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March 07, 2007

Day 2: Endless Nebraska

Day 2: Endless Nebraska
Illustration by Graham Roumieu

We pulled out of Chicago yesterday morning a little later than we should  have. Rush hour was in full swing, which wasn't such a bad thing, because Chicago has to have one of the finest looking downtowns in America. The buildings are stately, yet beautiful, and it all seems to have been laid out coherently--not as haphazard as New York City.  In all, we saw a lot more of downtown Chicago than we should have because our trip computer, who had been reliable up until this point, got pretty confused. She had us driving in circles, turning right down one way streets, and told us to pull onto highway on-ramps that were a hundred feet above our head.

Downtown Chicago
Downtown Chicago

But that would be the only complaint about a car that has, thus far, been nothing short of fantastic. The best thing is the Bluetec engine, which is a new fuel efficient diesel technology from Europe that we can finally use here, now that the government has got around to taking most of the sulfur out of the diesel fuel. The E320 CDI gets 27 miles per gallon on the highway. It took us about a single tank of gas to get from New York to Chicago. It's a big tank, mind you, but it's a big distance, too.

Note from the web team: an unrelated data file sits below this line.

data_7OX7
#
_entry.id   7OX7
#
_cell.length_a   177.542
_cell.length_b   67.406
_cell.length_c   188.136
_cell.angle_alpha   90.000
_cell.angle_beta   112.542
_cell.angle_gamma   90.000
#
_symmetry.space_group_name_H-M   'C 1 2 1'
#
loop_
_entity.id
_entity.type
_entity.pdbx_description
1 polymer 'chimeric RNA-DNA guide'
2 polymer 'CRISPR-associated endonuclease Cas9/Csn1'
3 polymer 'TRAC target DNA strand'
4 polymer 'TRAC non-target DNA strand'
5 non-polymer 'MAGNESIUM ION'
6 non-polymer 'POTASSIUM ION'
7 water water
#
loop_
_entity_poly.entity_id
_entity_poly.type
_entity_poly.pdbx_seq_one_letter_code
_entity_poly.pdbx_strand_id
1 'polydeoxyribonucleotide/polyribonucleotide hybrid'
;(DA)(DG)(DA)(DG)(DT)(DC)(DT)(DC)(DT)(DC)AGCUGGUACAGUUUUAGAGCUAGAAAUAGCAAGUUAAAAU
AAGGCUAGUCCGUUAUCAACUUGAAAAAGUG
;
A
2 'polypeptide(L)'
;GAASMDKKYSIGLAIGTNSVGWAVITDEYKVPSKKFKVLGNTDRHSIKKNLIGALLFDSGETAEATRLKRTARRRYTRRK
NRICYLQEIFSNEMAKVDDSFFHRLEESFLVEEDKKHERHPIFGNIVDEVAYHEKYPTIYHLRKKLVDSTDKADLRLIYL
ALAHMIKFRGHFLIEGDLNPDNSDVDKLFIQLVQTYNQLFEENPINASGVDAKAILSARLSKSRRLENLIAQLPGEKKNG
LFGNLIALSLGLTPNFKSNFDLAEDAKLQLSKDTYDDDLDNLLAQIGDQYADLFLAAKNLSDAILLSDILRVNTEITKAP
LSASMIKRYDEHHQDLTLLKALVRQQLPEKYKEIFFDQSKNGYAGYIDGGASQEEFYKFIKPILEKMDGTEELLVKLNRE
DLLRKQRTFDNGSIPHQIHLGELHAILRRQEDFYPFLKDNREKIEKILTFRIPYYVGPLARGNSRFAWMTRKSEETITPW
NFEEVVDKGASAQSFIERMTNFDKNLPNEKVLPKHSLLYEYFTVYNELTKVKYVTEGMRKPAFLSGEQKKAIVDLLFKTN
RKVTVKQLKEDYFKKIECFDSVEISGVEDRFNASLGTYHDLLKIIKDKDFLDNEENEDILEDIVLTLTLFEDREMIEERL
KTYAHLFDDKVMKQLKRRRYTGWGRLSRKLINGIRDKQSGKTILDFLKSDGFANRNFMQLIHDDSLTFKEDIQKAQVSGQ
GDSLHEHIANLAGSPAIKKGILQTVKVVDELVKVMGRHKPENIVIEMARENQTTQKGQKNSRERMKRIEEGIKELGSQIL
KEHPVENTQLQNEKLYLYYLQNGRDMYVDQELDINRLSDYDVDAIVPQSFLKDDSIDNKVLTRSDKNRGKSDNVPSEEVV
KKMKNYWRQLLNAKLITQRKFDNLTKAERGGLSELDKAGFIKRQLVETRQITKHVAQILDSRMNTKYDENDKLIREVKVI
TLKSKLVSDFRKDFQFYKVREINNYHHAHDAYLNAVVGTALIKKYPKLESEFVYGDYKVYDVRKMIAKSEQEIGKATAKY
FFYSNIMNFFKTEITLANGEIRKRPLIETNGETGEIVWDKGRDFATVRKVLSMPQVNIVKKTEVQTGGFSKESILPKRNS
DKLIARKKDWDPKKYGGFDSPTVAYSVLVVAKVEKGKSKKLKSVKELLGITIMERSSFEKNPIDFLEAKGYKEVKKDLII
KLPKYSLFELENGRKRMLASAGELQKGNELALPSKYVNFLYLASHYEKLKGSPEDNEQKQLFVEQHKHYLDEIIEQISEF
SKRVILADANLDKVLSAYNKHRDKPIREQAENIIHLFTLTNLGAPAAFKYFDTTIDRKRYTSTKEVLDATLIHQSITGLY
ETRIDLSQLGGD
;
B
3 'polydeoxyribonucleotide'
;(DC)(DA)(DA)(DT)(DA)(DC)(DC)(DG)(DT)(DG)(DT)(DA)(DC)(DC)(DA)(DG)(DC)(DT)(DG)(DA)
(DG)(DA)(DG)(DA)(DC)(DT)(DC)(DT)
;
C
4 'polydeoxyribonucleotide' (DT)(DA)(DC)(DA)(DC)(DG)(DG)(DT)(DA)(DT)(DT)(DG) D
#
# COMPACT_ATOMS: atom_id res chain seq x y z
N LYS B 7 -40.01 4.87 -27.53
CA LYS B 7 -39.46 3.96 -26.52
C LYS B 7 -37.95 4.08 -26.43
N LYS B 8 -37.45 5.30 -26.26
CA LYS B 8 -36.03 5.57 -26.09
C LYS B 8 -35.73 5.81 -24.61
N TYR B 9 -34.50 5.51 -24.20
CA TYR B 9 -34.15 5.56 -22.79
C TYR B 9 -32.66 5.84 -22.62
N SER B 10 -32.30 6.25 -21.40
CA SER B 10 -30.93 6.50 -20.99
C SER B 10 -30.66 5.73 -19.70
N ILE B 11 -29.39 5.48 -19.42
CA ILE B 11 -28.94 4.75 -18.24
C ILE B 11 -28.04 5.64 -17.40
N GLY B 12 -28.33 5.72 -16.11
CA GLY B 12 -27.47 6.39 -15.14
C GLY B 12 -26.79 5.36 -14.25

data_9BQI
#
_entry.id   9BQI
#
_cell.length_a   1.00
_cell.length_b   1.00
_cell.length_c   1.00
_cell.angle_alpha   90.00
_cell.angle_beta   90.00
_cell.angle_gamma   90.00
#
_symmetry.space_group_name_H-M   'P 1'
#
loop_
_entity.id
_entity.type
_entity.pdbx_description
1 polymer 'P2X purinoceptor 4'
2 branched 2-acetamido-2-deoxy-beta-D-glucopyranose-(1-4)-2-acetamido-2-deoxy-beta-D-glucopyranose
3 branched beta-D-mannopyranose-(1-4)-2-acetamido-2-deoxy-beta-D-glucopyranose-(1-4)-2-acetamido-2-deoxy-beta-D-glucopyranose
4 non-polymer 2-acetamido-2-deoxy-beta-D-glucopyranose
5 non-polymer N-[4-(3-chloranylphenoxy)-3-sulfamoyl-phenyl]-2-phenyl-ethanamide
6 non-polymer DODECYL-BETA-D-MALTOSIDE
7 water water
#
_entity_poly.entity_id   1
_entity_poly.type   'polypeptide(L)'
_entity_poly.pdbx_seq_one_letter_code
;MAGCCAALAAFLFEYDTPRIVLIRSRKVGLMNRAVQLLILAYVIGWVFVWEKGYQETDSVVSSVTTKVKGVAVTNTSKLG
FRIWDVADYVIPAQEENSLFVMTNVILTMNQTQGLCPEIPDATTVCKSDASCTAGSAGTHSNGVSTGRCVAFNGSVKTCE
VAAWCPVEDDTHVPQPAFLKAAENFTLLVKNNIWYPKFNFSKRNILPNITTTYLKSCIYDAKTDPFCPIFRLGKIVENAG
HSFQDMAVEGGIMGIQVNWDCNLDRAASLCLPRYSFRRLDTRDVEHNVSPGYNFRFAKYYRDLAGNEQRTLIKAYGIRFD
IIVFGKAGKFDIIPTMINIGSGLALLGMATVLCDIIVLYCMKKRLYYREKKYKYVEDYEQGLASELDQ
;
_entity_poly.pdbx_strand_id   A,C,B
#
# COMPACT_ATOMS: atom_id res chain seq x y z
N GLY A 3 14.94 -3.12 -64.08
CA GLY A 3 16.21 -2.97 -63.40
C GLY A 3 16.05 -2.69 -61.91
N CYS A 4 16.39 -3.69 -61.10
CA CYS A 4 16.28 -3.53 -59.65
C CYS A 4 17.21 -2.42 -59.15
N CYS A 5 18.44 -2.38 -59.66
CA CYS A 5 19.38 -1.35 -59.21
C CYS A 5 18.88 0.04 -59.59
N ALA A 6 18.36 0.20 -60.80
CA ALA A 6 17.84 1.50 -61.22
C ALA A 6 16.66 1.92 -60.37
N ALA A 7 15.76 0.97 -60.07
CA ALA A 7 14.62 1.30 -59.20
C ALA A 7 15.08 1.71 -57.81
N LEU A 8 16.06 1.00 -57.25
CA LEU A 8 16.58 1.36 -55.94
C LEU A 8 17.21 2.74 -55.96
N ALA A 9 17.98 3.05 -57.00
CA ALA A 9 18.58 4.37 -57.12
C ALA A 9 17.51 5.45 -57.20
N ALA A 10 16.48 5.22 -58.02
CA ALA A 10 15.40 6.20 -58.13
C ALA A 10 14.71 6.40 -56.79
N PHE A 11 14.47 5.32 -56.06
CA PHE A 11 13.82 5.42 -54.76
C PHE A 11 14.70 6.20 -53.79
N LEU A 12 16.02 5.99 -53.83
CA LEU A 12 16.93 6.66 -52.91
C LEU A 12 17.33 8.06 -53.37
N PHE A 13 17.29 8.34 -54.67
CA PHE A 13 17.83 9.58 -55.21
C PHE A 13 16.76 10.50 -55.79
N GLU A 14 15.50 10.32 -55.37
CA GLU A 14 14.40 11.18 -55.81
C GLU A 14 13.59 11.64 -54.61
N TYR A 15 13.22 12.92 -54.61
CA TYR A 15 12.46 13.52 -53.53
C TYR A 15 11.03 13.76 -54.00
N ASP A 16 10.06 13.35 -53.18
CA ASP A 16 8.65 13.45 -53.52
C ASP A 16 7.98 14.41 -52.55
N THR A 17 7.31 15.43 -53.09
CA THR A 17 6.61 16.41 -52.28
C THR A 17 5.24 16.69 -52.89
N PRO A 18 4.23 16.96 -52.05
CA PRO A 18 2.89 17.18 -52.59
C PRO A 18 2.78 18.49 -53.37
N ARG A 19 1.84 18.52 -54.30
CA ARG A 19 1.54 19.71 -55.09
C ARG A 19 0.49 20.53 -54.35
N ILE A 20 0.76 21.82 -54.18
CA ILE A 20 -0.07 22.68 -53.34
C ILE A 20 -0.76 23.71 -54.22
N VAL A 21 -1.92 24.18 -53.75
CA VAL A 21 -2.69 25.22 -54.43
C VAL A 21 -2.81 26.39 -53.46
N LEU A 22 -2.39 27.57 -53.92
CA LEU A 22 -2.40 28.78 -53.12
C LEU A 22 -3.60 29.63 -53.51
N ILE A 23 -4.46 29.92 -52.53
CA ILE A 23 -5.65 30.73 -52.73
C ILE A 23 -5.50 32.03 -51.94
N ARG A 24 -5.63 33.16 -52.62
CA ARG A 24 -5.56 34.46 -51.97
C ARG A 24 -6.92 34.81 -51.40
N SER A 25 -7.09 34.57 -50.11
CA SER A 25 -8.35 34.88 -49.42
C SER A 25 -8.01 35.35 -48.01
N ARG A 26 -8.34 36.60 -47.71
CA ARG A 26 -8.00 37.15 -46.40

More importantly, the car has serious power. Diesel engines are known for torque, and this engine is one big ball of torque. Punch the accelerator down at a standstill and the seat-suck lasts a a full eight seconds, by which time you're doing a good 80 mph. And then there's the ride, as smooth as a cold slab of butter sliding across a hot iron pan.

By noon, we made Davenport, Iowa, where Jack Kerouac stopped in at the diner at the bus station for a slice of pie and ice cream. We wanted to go to the very same diner but, alas, it is no longer. The bus station was ripped down some time ago and replaced with a newer one that looks a lot uglier than the old one, even though I have never seen the old one. There was a diner at the old train station-maybe the one Kerouac visited-but it's closed now. I was told there still is a diner across the Mississippi, in Rock Port, Illinois.

But the news is mainly good for Davenport. It is one surprisingly handsome town. As you drive in, the streets are lined with big old mansions-beige brick must be local, because you see it everywhere-and as you cruise down towards the water, the streets become crowded with gorgeous old stone buildings. Graham looked around and said, "There must have been money here at some point." There's a new building, too, the Figge Art Museum-a big, geometric glass building that must look quite impressive from Rock Port. I wished we had time to check out that gallery, but we didn't.

Nebraska driving
Aiiiiiiiii!  Welcome to Nebraska